Posted by: recordingsofnature | March 15, 2010

Horn directionality

Beside the change of frequency response, the horn addons have a high influence of the directionality pattern of the microphones.

Directionality test setup
Setup for test of directionality

The human ear is equipped with a sophisticated horn/pinna geometry, which modifies the received frequencies according to the direction of the sound. Optimal reception is found right in front of the person. Directionality perception is very important for many animals. E.g. bats, cats, owls and lizards. There is a lot of inspiration to find in nature.

In order to investigave the directionality of the microphone horns, I attempted some direct measurements.


The setup was made using a speaker and a microphone (Earthworks QTC40 / QTC1) which could rotate. When rotating, the tip of the microphone stayed in the same center position. Distance between speaker and microphone was ~78 cm and SPL-A was 67 dB. It was very important to keep the microphone in the same position during rotation, since even very small displacements leads to changes of the high frequency pattern from the speaker.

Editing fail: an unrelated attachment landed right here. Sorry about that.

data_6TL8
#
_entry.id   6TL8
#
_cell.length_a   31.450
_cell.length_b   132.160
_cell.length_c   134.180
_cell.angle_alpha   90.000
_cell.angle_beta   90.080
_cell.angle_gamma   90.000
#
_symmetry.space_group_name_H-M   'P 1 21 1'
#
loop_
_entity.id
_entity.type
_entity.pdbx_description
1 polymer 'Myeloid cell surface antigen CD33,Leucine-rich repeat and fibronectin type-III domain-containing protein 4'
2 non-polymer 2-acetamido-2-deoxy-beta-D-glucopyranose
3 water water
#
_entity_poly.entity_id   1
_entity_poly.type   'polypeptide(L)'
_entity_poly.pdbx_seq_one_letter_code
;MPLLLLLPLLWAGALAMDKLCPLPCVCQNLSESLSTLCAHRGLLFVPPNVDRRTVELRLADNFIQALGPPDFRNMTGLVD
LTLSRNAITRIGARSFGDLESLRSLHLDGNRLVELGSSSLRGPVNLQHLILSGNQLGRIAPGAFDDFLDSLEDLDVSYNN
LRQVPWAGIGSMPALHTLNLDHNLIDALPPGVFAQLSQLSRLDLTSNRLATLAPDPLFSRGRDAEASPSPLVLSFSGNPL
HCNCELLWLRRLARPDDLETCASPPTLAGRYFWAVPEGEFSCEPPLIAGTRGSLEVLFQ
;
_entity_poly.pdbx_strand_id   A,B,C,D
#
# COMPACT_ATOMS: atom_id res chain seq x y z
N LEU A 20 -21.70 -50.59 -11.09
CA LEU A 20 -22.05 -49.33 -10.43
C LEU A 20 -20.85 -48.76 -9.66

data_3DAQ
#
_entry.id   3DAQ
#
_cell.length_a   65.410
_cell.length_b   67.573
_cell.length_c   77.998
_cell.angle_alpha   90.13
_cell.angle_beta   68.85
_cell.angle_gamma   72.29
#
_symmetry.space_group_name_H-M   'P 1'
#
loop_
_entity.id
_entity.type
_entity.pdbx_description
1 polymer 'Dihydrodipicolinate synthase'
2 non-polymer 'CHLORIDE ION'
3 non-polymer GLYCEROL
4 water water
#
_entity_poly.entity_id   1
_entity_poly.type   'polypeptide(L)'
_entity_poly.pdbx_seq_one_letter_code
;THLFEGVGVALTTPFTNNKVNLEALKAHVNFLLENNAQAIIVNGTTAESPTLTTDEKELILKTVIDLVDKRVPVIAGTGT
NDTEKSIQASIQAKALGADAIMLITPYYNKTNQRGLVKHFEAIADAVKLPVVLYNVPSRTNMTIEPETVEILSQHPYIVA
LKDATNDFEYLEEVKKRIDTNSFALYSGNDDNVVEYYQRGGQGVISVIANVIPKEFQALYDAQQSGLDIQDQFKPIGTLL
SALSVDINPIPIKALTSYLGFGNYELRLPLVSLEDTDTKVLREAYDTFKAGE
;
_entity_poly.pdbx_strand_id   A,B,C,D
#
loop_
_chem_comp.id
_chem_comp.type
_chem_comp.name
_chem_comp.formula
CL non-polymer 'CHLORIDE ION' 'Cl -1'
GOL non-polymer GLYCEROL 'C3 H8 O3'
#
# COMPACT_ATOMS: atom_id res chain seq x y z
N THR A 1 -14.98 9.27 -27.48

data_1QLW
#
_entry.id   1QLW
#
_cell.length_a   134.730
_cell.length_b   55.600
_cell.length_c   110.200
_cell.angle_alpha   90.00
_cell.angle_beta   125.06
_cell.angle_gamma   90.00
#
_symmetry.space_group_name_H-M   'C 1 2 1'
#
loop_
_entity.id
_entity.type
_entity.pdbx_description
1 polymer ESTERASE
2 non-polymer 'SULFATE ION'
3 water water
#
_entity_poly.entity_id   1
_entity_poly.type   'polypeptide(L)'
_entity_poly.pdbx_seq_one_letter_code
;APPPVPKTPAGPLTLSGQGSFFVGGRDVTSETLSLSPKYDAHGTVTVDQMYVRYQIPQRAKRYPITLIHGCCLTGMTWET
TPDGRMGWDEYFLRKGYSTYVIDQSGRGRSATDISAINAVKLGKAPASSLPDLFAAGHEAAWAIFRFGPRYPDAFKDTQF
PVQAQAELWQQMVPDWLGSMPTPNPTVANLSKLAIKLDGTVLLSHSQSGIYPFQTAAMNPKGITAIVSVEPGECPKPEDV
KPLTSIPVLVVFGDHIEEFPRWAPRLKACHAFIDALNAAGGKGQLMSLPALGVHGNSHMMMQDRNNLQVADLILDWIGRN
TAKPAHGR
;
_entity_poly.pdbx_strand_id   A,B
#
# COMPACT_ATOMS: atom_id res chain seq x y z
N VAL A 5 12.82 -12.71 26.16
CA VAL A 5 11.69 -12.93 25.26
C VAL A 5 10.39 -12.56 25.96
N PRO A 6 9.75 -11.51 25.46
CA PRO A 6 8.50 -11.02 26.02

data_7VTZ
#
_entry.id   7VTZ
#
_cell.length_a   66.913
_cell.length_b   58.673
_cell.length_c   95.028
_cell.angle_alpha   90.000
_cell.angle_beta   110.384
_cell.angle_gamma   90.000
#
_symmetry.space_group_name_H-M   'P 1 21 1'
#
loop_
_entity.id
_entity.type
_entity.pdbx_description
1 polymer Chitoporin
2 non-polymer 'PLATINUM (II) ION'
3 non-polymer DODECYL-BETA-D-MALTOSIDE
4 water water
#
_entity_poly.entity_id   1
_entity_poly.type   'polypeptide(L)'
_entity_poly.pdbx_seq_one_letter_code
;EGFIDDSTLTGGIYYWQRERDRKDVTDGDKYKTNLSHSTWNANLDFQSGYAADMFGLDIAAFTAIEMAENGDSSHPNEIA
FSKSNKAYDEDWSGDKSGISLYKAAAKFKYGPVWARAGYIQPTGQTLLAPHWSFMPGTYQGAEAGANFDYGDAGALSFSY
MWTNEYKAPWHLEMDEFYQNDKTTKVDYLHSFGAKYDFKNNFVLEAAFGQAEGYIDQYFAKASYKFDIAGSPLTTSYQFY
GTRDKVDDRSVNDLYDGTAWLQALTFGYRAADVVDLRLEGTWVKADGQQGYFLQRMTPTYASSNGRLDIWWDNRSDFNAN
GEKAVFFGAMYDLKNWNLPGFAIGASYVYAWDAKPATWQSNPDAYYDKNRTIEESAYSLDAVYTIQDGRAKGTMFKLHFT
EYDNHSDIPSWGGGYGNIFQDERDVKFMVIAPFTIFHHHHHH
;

I used a noise sequence which was optimized to produce approximately ‘white’ noise in the range of 500Hz to 35000Hz on the given speaker. As seen on the frequency curves this noise is not perfectly white. This is only due to the speaker, not the microphones which are flat from 4 – 40 kHz +/- 1 dB.

Having a dial disk indicating the angle of the microphone, and by following the second hand of a watch it was possible to make one rotation in one minute with the right speed. The final polar plots were made using CoolEdit Pro to produce a spectral view and then GIMP for converting this into polar coordinates. This polar plot give a nice view of frequency response with respect to the direction. The lowest frequencies are in the center, while the highest are in the outer ring. The plots show the relative frequency gain.


The below charts show the directional behavior of the various horn addons.

Discussion of the charts will follow…

If you have ideas on how to interpret the results you are very welcome to leave a comment!



  1. […] the directional testing method from the earlier post Horn directionality it is possible to get at good overview of the frequency response and directionality. Dummy head […]


  2. […] has one side with flat endings and one with pointy endings (see also earlier post here, here and here) . In the middle, a film roll (Ø=13 mm) serves a fitting for the Earthworks microphone head (Ø=8 […]


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